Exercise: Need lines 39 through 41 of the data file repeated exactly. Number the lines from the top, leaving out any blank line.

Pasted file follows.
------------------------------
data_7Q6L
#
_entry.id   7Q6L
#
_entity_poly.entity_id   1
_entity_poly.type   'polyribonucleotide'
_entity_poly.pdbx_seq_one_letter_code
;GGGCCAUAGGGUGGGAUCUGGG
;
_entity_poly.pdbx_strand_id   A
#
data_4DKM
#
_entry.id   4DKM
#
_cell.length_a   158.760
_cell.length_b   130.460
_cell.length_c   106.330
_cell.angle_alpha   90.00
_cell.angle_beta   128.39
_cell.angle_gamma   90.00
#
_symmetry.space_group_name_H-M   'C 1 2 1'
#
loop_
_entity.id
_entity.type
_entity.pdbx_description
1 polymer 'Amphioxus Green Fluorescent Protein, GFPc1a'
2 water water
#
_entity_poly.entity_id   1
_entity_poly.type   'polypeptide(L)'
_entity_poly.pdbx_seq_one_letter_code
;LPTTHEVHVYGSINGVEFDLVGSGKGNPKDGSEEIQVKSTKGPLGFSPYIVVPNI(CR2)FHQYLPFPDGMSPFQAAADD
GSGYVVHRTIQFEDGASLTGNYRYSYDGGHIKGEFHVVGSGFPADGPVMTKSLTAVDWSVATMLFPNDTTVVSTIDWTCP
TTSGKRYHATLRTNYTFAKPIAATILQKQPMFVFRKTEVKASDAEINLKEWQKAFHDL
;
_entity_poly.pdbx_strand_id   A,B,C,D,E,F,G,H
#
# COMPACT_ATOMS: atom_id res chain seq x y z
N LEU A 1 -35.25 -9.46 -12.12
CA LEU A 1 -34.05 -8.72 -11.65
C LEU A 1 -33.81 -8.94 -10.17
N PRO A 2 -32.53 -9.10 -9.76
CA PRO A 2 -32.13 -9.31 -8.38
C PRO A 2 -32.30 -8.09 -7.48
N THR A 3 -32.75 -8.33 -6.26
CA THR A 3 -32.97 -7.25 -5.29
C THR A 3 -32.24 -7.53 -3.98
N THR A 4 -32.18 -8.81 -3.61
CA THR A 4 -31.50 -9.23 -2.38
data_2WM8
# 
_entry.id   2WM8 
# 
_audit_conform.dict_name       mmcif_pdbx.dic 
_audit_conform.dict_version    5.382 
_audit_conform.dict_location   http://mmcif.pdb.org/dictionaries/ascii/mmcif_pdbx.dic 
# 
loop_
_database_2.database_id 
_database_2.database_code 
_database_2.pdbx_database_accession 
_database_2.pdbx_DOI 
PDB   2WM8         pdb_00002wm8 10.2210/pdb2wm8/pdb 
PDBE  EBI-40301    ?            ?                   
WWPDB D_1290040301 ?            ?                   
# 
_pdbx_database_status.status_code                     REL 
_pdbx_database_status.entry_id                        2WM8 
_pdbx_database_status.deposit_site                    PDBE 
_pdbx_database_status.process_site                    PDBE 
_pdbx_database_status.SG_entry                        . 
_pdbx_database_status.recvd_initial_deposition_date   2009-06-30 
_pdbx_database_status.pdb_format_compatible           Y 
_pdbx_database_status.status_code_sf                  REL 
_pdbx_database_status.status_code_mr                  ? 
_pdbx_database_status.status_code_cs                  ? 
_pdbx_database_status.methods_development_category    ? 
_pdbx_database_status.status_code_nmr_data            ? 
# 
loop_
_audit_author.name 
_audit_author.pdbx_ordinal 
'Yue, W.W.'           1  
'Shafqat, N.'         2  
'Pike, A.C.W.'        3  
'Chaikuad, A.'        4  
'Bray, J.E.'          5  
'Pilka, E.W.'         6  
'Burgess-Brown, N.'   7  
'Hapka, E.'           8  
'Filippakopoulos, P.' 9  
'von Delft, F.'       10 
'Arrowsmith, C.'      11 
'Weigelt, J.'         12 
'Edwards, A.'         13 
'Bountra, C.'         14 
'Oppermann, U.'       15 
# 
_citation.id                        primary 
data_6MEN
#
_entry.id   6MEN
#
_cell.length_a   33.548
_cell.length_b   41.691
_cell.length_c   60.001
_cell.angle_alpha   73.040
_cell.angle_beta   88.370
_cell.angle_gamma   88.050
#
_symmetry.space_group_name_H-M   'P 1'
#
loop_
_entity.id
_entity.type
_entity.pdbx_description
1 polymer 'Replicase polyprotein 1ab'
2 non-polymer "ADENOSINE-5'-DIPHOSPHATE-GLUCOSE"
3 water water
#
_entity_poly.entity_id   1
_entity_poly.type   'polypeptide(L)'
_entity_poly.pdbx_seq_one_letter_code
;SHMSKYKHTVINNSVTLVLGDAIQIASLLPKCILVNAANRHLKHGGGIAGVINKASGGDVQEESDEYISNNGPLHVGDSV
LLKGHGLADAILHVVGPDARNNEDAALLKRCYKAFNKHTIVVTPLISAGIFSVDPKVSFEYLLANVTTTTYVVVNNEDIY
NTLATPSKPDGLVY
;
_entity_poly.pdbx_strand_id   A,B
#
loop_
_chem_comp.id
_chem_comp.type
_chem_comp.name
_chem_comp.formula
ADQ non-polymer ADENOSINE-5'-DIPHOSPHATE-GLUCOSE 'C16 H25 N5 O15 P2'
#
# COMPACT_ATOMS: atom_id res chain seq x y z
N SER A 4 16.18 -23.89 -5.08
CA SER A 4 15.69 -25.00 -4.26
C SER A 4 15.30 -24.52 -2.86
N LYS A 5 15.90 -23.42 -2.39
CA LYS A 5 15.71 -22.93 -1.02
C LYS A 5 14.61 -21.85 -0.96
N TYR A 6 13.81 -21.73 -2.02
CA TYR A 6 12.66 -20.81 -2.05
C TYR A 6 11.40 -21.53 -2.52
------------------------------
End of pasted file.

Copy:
_entity_poly.pdbx_strand_id   A,B,C,D,E,F,G,H
#
# COMPACT_ATOMS: atom_id res chain seq x y z